PROFILE BY BEST RESTAURANTS
Trekking up the haul of carpeted stairs off O'Connell Street (I later learned there is a lift), you cannot help but wonder what lies at their top, and if indeed it will be worth it. It is. The entry with its polished floor, grand gold mirror, and welcoming statue of elephant-headed Hindu God Ganesh holds promise. Once in the dining room an incandescent, sparkles-on-steroids chandelier takes centre stage. A glass water wall acts as a transparent partition between plush, semi-private booths, and table seating. The latter have refreshingly comfortable chairs, the sheen and colour of melted dark chocolate. Underneath, ruby-red carpet with a gold motif makes for a regal feel. A discreet kitchen window permits views of the proceedings inside. "You will only see one microwave in there" assures owner Vijay Rawat, "not banks of them – all our food is cooked a-la-minute". He and equally affable wife Padma named their beautiful restaurant Arya - the term for "first born" or "sunrise". She advises, "Do not expect a watered down menu for Aussie palates!" Thankfully, she does not want to compromise the authenticity of her cuisine.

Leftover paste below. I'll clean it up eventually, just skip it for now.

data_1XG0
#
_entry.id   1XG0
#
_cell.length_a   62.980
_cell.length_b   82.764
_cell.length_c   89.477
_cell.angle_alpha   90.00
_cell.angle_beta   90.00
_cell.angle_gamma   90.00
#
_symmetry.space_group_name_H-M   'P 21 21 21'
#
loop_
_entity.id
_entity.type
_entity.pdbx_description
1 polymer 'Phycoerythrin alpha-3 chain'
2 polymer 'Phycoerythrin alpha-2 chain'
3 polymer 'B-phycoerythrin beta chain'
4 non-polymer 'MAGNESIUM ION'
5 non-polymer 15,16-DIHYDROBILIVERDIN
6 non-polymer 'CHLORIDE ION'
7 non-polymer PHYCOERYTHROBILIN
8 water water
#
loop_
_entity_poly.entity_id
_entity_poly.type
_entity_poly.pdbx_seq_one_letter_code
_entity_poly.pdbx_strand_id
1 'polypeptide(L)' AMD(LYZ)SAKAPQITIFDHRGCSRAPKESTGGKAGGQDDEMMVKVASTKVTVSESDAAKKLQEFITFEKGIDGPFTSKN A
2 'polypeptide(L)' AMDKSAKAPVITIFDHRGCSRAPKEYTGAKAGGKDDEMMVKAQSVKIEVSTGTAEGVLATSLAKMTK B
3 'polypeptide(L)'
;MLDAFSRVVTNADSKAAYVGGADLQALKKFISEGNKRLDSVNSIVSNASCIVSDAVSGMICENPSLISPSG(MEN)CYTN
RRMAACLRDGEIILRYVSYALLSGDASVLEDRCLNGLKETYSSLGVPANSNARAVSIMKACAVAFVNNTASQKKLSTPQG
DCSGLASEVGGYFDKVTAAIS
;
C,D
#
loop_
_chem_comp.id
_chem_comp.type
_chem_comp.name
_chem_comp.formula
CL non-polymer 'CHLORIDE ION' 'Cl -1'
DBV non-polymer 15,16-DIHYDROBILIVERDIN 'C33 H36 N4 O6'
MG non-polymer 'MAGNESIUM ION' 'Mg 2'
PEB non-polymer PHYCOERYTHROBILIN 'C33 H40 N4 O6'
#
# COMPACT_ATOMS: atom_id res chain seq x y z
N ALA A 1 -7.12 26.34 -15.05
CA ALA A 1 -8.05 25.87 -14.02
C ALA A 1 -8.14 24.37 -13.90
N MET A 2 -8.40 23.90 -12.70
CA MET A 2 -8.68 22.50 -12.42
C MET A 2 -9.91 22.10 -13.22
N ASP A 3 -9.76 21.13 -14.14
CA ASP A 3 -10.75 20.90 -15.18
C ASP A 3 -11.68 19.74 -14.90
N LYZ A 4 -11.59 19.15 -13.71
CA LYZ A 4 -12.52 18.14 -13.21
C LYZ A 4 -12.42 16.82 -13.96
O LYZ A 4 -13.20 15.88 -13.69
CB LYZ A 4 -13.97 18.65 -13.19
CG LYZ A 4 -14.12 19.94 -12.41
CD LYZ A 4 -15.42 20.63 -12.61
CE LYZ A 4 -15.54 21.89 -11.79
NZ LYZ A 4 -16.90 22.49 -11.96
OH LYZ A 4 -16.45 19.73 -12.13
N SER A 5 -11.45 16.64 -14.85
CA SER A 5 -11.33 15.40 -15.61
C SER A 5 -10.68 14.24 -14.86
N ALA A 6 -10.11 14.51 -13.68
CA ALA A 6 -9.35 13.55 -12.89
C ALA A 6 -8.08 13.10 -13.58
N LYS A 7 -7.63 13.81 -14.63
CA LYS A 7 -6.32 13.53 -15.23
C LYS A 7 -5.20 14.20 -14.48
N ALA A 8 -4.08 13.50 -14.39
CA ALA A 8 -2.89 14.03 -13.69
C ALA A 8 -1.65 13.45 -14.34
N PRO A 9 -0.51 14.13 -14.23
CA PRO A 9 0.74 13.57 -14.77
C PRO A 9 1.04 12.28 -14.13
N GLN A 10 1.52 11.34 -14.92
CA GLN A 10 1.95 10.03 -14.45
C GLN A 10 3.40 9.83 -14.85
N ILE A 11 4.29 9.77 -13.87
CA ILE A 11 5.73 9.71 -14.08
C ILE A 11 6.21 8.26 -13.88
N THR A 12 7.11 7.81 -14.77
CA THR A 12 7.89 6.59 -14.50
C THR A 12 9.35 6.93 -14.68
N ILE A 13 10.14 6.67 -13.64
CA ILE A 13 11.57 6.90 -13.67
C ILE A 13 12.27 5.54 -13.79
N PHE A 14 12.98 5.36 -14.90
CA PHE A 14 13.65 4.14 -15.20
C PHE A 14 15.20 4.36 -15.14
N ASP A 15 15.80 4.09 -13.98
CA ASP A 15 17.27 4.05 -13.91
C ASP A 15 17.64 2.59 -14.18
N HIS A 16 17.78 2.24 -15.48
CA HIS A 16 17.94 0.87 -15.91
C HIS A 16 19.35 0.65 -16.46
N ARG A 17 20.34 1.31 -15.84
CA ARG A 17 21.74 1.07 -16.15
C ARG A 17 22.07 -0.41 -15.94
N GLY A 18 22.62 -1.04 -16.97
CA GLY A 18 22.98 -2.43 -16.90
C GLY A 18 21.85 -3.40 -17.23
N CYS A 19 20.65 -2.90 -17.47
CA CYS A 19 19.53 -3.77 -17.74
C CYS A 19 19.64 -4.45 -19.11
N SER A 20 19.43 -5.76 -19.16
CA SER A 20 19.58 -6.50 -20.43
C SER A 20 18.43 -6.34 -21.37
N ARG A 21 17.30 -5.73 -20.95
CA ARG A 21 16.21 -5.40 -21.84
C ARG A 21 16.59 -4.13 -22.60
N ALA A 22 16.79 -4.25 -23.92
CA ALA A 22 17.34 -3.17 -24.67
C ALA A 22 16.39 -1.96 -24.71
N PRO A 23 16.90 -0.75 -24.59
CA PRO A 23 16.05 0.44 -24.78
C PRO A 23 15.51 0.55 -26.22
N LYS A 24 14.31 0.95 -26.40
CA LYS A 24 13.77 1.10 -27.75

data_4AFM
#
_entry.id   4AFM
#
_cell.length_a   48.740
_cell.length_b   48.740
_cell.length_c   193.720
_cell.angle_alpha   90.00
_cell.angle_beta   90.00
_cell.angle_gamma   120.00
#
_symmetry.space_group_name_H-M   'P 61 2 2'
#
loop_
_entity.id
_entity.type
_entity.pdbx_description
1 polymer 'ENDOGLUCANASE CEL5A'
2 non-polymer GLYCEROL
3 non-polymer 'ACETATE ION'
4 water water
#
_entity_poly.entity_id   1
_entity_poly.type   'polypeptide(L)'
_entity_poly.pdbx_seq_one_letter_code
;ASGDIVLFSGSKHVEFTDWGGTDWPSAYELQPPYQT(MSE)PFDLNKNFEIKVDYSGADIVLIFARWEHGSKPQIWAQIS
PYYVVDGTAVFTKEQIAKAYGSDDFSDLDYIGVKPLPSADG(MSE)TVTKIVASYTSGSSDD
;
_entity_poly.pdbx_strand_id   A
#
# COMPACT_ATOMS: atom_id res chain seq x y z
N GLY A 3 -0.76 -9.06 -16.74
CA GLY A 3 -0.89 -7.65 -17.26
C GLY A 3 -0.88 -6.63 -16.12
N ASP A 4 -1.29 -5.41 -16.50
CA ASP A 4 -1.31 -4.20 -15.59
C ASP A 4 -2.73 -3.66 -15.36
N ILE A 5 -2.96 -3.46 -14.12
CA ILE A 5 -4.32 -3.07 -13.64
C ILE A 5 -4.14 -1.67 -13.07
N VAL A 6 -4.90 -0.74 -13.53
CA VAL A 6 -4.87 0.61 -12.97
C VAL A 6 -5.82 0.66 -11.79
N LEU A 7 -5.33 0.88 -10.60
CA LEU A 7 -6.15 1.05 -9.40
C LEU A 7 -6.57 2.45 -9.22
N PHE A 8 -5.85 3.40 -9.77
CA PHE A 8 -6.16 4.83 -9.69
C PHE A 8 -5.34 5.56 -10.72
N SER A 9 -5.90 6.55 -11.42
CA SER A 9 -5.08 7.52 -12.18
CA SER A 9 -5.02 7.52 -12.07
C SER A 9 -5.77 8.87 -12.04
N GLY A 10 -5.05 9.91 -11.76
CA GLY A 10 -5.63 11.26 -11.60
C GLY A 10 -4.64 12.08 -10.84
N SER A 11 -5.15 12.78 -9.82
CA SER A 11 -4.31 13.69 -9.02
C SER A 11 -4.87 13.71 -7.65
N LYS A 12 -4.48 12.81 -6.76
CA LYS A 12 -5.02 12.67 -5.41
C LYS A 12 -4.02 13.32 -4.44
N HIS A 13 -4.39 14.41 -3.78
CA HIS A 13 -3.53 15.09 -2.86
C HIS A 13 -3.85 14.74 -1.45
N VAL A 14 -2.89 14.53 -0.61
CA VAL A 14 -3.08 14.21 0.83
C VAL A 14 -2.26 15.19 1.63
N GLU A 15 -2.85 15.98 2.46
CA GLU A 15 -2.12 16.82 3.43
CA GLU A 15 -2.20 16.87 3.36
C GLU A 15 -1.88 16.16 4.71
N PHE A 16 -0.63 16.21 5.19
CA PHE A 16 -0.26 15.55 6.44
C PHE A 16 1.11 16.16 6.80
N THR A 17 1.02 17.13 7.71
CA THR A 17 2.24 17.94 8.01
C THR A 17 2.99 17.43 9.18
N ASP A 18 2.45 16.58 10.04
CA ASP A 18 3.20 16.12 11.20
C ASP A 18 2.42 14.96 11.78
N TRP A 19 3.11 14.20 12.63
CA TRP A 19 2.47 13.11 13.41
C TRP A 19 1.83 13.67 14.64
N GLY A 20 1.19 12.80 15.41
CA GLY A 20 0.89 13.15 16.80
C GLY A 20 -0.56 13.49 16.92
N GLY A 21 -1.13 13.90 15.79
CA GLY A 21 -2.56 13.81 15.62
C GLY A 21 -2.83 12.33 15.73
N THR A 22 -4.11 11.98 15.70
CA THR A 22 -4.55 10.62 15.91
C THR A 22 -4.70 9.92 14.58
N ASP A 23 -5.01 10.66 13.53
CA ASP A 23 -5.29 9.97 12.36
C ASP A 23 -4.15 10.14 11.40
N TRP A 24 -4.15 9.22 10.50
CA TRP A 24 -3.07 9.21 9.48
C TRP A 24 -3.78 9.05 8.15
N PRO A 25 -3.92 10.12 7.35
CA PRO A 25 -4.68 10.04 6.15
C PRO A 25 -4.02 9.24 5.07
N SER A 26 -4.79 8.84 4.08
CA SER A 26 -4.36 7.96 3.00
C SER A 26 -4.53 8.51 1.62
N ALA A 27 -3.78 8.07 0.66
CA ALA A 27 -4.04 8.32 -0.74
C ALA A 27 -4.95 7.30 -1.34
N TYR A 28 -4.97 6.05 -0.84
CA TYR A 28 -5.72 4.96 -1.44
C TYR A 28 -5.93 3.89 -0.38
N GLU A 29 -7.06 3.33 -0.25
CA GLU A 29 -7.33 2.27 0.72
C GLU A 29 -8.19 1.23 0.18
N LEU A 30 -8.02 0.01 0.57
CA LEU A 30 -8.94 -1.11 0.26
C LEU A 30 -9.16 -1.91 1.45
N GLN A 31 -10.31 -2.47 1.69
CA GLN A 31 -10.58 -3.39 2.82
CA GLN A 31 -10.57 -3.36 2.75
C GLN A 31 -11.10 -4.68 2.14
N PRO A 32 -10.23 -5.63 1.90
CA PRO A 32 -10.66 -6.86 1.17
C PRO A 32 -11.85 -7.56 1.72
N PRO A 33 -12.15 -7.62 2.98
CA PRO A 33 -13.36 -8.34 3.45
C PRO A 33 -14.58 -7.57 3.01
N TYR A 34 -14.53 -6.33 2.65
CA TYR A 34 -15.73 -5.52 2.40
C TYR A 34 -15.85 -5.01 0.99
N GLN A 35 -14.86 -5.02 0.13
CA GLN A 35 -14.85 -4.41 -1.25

Royal lamb shank masala is Padma's signature dish. The slow-cooked meat with tomato and caramelised onions take on flavours of freshly ground spices with ginger, chilli, garlic, and cardamom. Tandoori offerings uniquely include salmon on the bone with a white wine crème sauce. Lobster gets a look-in when in season. There are over a dozen choices of both Indian breads and vegetable dishes. Mushrooms matar tempts with its "spirited" mix of tomato, onion, peas, cream, and dash of lime. Cheese naan makes the perfect mop for its juices. Come dessert I ask Padma how tiramisu came to be on their menu, "Because my husband loves it!" she smiles.